At first glimpse, the Reuters photo above is acutely mundane. Taken outside the First Baptist Church in Sutherland Springs,Texas, it shows a law enforcement officer securing a fence around the site of a shooting rampage that left 26 dead earlier this month.
There are plenty of reasons to erect a fence. It’s a crime scene. It begs modesty. It’s a buffer against pain. But I would argue that this photo defies those explanations.
Why? Because the image itself is quirky, the “split screen” effect a little artsy. The officer’s body language could be mistaken for someone craning for a view. Mostly though, it’s because the angle floats us, the viewers, above the partition—making the the photo less about the massacre than about the act of “fencing it off.”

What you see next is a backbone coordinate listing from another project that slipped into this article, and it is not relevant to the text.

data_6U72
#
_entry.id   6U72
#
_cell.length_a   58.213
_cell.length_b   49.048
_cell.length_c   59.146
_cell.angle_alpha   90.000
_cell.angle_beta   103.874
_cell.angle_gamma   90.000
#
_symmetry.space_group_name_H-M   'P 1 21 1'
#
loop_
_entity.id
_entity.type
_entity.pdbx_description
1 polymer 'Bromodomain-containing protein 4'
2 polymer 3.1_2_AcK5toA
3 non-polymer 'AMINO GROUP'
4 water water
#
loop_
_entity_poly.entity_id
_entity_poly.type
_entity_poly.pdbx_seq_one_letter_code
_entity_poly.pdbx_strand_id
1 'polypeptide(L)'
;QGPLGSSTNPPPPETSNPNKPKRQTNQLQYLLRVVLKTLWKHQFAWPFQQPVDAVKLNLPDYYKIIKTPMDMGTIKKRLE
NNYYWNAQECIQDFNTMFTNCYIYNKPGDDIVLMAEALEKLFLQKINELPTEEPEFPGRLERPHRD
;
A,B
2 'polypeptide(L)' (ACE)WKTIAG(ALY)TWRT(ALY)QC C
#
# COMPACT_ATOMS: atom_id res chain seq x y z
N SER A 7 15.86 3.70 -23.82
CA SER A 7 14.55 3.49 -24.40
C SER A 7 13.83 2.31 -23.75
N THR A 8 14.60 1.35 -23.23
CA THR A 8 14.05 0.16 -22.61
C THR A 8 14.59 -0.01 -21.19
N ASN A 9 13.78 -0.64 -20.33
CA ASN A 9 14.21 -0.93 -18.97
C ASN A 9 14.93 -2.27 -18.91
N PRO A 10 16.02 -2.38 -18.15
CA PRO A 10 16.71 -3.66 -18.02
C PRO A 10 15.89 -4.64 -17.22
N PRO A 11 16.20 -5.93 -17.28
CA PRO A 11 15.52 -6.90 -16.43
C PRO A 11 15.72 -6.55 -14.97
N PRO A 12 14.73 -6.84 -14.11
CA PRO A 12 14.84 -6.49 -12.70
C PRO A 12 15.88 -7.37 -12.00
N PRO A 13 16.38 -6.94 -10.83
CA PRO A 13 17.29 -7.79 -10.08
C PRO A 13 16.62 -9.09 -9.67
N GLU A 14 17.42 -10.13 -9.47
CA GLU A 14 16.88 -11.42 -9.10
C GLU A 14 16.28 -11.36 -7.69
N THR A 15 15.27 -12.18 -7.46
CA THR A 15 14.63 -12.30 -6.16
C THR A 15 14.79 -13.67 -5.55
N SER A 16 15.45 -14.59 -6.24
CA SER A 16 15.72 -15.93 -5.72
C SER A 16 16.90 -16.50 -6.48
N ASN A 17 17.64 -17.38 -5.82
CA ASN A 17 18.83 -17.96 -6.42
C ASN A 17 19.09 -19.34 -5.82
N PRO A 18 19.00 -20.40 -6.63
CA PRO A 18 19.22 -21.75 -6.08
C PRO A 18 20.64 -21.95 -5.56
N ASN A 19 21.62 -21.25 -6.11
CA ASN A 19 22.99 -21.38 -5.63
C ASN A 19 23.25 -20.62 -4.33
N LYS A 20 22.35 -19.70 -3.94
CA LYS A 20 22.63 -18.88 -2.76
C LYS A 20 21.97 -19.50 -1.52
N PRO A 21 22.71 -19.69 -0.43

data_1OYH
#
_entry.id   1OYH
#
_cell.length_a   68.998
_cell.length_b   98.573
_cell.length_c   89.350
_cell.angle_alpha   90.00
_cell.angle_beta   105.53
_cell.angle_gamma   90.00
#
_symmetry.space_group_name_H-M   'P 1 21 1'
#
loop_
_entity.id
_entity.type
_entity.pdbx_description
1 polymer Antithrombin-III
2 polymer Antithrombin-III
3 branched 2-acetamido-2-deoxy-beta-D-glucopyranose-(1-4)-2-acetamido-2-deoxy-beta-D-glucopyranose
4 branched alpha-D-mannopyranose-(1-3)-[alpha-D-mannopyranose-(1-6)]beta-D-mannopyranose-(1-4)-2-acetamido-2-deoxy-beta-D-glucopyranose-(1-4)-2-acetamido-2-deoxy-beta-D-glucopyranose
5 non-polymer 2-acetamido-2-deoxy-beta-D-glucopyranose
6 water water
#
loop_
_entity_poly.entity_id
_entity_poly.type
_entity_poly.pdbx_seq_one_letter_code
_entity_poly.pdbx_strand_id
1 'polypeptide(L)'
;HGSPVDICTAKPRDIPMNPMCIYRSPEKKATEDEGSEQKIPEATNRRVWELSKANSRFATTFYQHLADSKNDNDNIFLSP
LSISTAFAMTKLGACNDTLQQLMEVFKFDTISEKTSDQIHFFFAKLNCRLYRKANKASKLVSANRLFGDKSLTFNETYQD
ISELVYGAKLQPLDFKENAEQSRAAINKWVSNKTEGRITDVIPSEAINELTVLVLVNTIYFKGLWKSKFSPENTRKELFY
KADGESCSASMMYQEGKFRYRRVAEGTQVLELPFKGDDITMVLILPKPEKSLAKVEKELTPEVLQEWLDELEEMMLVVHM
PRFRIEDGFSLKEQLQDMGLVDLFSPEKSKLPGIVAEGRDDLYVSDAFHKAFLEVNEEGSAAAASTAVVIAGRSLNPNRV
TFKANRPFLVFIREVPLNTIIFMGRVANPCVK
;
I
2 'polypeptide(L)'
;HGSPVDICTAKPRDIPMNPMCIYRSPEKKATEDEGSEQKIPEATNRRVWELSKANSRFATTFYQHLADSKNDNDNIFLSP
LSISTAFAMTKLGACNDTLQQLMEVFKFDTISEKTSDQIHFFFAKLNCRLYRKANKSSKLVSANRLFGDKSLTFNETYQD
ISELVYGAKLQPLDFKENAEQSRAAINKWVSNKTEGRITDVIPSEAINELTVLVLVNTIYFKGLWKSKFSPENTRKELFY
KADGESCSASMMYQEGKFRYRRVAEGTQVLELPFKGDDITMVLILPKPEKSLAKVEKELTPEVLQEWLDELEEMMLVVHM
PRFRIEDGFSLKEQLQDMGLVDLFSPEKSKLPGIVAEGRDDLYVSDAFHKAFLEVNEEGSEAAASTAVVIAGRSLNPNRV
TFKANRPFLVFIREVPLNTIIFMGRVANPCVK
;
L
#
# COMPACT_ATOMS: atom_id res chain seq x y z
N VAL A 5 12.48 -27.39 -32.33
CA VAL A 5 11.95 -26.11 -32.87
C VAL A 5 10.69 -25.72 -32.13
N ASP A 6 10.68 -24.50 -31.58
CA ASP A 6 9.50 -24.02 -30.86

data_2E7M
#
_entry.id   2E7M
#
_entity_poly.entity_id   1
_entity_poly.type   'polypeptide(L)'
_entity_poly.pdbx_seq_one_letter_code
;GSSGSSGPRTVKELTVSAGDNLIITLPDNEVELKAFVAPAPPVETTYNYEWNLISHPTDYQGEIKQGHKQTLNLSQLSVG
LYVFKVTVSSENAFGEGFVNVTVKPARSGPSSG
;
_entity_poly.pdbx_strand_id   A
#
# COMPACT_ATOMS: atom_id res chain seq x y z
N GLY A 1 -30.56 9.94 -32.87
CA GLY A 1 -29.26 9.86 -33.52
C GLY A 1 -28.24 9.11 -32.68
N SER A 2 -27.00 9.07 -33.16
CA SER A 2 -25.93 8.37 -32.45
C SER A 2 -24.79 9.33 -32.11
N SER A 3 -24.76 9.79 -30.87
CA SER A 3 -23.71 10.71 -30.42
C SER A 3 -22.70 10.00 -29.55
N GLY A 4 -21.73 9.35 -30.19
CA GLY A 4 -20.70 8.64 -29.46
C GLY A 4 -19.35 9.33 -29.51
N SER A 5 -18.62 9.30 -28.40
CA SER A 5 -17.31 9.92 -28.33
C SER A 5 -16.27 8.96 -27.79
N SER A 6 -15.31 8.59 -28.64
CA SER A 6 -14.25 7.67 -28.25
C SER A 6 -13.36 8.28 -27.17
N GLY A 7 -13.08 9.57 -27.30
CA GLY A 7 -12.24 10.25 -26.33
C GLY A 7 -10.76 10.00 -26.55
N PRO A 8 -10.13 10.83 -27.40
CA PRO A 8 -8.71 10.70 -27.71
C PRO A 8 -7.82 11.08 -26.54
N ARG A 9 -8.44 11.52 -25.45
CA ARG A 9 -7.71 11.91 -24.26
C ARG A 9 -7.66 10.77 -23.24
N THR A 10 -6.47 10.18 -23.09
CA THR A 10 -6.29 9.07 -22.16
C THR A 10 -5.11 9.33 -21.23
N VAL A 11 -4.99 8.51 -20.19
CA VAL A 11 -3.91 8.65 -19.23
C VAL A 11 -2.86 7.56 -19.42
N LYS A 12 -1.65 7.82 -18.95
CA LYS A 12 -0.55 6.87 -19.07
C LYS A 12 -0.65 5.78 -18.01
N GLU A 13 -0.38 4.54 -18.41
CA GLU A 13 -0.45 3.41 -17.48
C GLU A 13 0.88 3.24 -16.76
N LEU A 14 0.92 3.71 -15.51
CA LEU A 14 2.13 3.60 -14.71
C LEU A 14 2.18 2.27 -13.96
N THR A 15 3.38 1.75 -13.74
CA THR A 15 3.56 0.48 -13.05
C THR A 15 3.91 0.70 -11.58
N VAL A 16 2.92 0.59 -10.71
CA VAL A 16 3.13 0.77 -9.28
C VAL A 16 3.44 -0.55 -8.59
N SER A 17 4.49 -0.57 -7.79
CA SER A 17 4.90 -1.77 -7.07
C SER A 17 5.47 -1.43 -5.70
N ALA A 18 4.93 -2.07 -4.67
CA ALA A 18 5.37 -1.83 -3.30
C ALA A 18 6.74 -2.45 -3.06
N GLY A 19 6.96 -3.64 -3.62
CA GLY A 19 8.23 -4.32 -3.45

There are many ways the photo speaks to the fencing off of mass shootings in America. Each tragedy evokes horror and shock, but for only a few news cycles. Conservatives screen out the subject by proclaiming each time that it’s “too early to discuss” gun violence as a systemic problem. Finally, the NRA’s hold over Congress cordons off an honest debate about gun control all together.
The walling off of gun violence and its effects can also be seen in how rapidly and fundamentally the Sutherland Springs church was restored after the attack. The image above of the church-turned-memorial circulated widely this week. Considering the public never saw the “before” picture, not even one still from the crime video, it’s actually disorienting to see this poignant “after” image.
In it, an individual seat for each victim allows viewers to picture themselves in the chairs, and the clustering of seats conveys how no one died alone. Still, like the fence, the scene cuts us off from the event and its cause. Bathed in white and scrubbed clean as a laboratory, it erases the social, political and historical context. And sanitized as it is, it could not distance us further from the gun scourge.